Derby day is like no other

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Every club likes to think its derby is the special one - unique in its own significance, special and passionate for those whose bragging rights are at stake.

Of course, it's difficult to argue against any local derby being important, despite its insular intensity, narrow-minded focus, and restricted overall importance.

A derby is about more than football itself. But, for 90 minutes at least - the result is all that matters.

This weekend sees the coming together of two of the Nort-East's proudest clubs - Newcastle and Sunderland - arguably the two biggest under-achievers in English football.

The Magpies and the Black Cats should have won far more between them over the years, but, unfortunately for the fans, league titles belong in the distant past, so the battle for local supremacy is a 'trophy' that both clubs fight for year on year.

Newcastle's last domestic trophy came with the lifting of the FA Cup back in 1955, and they haven't won a major piece of silverware now for 43 years - the Fairs Cup in 1969.

Meanwhile, Sunderland claimed the FA Cup in 1973, but since that memorable achievement, an entire generation of supporters on Wearside have had nothing to celebrate other than promotion back to the Premier League.

As the two teams lock horns in today's lunchtime kick-off at the Sports Direct Arena, for the first time since the turn of the 21st Century, Tyne and Wear fans have a derby showdown affecting the top half of the Premier League table.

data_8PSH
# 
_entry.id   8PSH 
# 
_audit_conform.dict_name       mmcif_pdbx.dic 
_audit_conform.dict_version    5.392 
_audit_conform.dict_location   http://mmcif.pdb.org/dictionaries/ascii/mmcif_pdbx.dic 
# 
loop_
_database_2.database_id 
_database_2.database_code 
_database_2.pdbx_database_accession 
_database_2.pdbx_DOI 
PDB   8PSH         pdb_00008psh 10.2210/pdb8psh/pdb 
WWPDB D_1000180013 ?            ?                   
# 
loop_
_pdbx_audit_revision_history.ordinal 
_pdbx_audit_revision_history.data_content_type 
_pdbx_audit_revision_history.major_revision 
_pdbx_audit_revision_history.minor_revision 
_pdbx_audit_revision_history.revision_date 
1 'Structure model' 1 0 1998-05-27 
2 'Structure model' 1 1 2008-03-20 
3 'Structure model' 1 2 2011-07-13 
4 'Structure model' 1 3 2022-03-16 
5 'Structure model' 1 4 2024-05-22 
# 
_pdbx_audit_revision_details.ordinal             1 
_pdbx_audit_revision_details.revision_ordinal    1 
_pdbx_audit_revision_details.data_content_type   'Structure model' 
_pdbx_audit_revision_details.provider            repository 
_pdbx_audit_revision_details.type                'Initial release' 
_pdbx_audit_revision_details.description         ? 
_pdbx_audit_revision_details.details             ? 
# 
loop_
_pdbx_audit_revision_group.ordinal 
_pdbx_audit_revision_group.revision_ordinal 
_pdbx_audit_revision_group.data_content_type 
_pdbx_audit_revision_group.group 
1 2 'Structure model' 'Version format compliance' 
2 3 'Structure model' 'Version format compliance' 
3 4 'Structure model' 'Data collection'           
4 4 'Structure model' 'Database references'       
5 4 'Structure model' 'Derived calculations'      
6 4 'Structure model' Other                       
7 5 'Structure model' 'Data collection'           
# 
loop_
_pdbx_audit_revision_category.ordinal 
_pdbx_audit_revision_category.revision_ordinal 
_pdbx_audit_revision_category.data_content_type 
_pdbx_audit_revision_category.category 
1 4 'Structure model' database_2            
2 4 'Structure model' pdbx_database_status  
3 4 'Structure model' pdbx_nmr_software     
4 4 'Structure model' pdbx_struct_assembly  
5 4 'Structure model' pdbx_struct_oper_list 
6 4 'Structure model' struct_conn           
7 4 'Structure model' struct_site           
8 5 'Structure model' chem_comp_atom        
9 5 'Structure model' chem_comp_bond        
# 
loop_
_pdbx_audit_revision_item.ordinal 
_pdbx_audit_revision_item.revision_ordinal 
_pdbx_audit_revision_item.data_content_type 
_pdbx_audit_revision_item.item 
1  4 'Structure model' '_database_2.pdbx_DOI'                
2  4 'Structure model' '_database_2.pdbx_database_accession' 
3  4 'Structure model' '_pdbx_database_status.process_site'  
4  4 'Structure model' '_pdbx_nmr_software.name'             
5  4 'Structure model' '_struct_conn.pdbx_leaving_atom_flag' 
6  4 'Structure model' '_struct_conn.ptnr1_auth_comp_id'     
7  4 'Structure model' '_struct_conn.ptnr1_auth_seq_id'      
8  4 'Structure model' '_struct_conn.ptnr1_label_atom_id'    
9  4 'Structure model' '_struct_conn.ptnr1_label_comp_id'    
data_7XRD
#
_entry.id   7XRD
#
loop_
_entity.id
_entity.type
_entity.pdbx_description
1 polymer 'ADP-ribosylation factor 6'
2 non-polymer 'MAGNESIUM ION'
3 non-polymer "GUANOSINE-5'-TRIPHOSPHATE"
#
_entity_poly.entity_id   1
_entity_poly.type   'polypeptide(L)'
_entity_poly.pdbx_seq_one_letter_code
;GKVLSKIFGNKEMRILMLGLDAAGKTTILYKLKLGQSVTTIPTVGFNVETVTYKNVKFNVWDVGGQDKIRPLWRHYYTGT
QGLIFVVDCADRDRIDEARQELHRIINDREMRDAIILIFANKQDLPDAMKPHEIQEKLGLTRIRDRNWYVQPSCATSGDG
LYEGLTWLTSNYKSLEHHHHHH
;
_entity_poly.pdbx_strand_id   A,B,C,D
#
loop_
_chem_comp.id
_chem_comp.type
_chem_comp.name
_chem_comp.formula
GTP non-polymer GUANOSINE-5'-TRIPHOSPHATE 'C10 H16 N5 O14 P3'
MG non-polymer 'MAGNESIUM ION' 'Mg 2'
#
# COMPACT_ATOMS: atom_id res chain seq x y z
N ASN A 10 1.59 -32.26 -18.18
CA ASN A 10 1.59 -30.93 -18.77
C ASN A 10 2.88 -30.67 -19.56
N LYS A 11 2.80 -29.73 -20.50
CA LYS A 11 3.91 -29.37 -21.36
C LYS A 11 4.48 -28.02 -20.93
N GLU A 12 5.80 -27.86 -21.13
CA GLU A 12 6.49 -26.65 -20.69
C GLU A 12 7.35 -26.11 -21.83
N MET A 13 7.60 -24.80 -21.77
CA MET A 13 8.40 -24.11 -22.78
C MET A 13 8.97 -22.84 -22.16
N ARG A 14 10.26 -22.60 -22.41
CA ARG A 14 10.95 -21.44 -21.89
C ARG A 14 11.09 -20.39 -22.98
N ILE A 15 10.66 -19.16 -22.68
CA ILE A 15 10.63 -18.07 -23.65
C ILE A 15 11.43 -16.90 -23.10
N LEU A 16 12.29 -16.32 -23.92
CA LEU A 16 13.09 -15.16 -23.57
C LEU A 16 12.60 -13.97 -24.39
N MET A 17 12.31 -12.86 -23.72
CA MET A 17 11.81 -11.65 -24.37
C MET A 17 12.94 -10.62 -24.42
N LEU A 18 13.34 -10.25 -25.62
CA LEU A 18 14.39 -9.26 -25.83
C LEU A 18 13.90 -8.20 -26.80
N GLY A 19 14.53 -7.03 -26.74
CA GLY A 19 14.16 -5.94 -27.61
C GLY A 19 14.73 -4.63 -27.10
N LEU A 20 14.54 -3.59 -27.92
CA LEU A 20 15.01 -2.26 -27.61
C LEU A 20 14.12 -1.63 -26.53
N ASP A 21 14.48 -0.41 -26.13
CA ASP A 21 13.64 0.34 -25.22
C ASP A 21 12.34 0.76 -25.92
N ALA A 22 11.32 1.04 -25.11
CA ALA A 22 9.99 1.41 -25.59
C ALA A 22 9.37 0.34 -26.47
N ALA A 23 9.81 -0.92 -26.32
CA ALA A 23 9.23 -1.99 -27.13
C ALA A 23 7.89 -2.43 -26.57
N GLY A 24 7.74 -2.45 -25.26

The contest finally boasts some relevance outside the North-East ­corner of England, where the outcome will actually impact on the upper echelons of the top-flight.

Both teams have shown marked improvement - Newcastle under the tactically astute Alan Pardew, who, despite the financial constraints of club owner Mike Ashley, has built a winning team that plays attractive football, and currently lies sixth in the table, six points behind fourth-placed Arsenal in the final Champions League place.

After a poor start to the season which resulted in the Stadium of Light sacking of former manager Steve Bruce, Sunderland have also gone from strength to strength under the stewardship of Martin O'Neill - with an impressive record of 10 wins and two draws in 16 games since he took charge.

The two clubs are separated by only 12 miles geographically, and share the same Metro and train network. But, perhaps more importantly, they are also separated by 10 points in the league - Newcastle currently better off.

Despite the advantage, today's contest could have a genuine bearing on the battle for European places for both clubs next season, and promises to be an encapsulating encounter.

Last weekend we were subjected to a thrilling north London derby clash between Arsenal and Tottenham - the hosts prevailing 5-2 winners - and after the shock 6-1 thrashing of Manchester United by local rivals Manchester City at Old Trafford back in October, we can expect another enthralling game when the two sides meet again in a potentially title-deciding fixture at the Etihad Stadium on April 30.

Liverpool and Everton are still to meet again, after their planned match had to be rescheduled due to the Reds' Carling Cup final appearance last weekend.

The fact that other clubs have had far bigger things to worry about and celebrate over the years, has only attached even more importance to the Tyne-Wear derby.

Newcastle will be hoping to make the most of home advantage as they look to extend their run of four unbeaten derby duels, and go in search of their first league double over Sunderland in six seasons.

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